Advocates file suit for developmentally disabled
Area advocates for the developmentally disabled and other health service providers are calling on state legislators to protect the most vulnerable Kansans from further budget cuts.
Posted by Mosaic on 4/9/2010
By SHAJIA AHMAD
In mid-March, InterHab, an association of disability service providers based in Topeka, filed a lawsuit with the Kansas Supreme Court to reverse the implementation of funding cuts made to developmental disability services in the current fiscal year, ending June 30.
According to InterHab, over $10 million in state funds used to help developmentally disabled Kansans who don't qualify for Medicaid services was stripped during 2009, affecting more than 2,000 children and adults across the state. In its legal suit, the provider association argues that the state's actions violate equal protections afforded under state law, federal Medicaid law, and the Americans with Disabilities Act and Federal Rehabilitation Act.
Debbie Reynolds, director of Garden City's Mosaic, a faith-based agency that serves about 125 developmentally disabled individuals with vocational and residential services, agreed.
The director said she feels it's been irresponsible of state officials to implement cuts to health providers like hers and advocated lawmakers raise revenues to avoid spending more dollars down the road. Because Medicaid is its primary source of funding -- about 95 percent -- Mosaic agencies across the state reported a $1.4 million loss across the state due to the 10-percent Medicaid rate reduction implemented by state officials for the remainder of this fiscal year, a $40,000 to $45,000 per month funding decrease in Garden City where about 125 clients are served, according to Reynolds.
"We're here in order to ensure that our clients are able to live independent lives. Some can't cook or clean on their own, or need a reminder to take their medications or help driving someplace," Reynolds said. "(With further cuts) somebody's going to end up serving some of these folks in a different capacity, like the corrections system."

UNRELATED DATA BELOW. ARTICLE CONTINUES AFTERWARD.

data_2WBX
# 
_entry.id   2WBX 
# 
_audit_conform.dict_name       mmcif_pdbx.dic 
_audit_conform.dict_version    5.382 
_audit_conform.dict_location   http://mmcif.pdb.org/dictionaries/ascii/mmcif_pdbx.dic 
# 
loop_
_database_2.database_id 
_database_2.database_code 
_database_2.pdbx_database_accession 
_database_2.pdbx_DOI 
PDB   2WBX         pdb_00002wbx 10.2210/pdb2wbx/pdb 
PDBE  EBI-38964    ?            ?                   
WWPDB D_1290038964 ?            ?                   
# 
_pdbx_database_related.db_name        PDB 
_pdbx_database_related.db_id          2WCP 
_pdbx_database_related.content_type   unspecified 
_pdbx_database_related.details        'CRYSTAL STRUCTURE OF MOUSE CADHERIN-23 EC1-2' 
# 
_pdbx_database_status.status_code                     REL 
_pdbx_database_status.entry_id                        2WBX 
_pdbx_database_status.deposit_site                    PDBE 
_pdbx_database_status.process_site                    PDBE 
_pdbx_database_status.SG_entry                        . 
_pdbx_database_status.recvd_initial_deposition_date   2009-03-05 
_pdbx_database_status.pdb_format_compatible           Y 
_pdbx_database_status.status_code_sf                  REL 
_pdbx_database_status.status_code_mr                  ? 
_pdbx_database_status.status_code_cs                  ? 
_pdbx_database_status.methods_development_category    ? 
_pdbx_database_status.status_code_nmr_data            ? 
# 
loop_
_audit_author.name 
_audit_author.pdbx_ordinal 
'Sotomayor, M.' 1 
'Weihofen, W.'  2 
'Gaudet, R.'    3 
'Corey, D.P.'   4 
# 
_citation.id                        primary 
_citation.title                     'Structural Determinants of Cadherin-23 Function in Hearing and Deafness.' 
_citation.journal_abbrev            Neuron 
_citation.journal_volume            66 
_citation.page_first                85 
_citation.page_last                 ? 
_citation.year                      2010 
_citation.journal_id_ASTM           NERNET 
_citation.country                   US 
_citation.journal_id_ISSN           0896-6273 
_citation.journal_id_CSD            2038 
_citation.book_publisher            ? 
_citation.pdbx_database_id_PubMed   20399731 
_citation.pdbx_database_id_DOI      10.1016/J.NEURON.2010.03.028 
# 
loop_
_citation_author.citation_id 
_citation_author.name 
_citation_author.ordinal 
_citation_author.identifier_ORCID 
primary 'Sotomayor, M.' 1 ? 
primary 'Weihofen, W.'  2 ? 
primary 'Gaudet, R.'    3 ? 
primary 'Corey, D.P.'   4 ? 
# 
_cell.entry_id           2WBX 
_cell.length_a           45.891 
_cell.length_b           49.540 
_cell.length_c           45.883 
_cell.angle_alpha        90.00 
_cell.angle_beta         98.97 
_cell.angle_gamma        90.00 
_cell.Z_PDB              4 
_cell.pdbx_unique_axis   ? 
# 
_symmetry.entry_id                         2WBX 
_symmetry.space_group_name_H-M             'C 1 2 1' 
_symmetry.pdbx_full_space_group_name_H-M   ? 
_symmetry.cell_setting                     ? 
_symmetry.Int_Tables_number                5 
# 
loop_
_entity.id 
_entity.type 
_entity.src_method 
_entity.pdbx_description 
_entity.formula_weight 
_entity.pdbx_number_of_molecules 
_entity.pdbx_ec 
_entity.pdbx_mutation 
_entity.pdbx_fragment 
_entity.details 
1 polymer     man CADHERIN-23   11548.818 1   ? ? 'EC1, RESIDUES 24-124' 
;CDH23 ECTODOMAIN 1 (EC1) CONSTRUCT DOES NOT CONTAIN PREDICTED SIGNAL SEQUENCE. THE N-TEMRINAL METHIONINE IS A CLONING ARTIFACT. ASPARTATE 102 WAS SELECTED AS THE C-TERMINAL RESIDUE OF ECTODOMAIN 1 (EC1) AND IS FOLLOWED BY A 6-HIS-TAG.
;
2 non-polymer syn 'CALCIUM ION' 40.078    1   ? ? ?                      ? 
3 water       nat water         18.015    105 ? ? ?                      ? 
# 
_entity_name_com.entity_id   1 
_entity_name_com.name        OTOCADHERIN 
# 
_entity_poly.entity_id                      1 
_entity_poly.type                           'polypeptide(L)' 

In anticipation of further cuts at Mosaic, all staff wages have been frozen and employees are paying higher insurance premiums, Reynolds added.
Further cuts for the fiscal year, which begins July 1, also may mean Mosaic will have to cut back on assistance for some of its most independent clients, staff said, though the agency already exists in fairly fragile environment. A state-wide waiting list for individuals seeking vocational and residential services is nearly five years long, according to Noelle Anglesey, a Mosaic case manager. In the last two years, no one from the Southwest Developmental Services Inc. service area that serves 18 southwest Kansas counties has come off that list, she added.
"It's hindering them from going out into the real world and living independent lives," the case manager who has been with Mosaic for more than five years said. "(If we lose clients), our biggest concern is who would take them to the doctor, or even remind them that they need to go to the doctor?"
Mark Hinde, director of the Southwest Developmental Services, Inc., which operates under SRS, was not available for comment Friday afternoon.
At Area Mental Health, the 10-percent Medicaid reduction rate has been more than a $550,000 projected loss this year for the agency that serves mental and crisis services for 13 southwest Kansas counties.
Ric Dalke, AMH's executive director, said he hopes legislators will rescind the Medicaid cut at the beginning of the new fiscal year.
Like Mosaic, AMH, too, has been tightening its operations over the last three years as it's shouldered a burden of $1.1 million in reductions in State Mental Health Reform contract dollars and $70,000 in funding from local counties, according to Dalke.
"Where do you cut more?" Dalke asked, adding that while the agency still strives to answer all crises calls at all times, it's support services including home visits, transportation services and attendant cares, have been weakened while simultaneously, more and more individuals are requesting services and requiring assistance from the agency's sliding scale in order to afford them. In Finney County, charity care increased 43 percent from 2008 to 2009, from about $466,000 to about $669,000.
In its attempt to assure no employee layoffs, the area mental health agency has also seen a 14 percent reduction in staff through attrition over the last three years, and has been unable to provide a cost-of-living adjustment for its employees, Dalke added.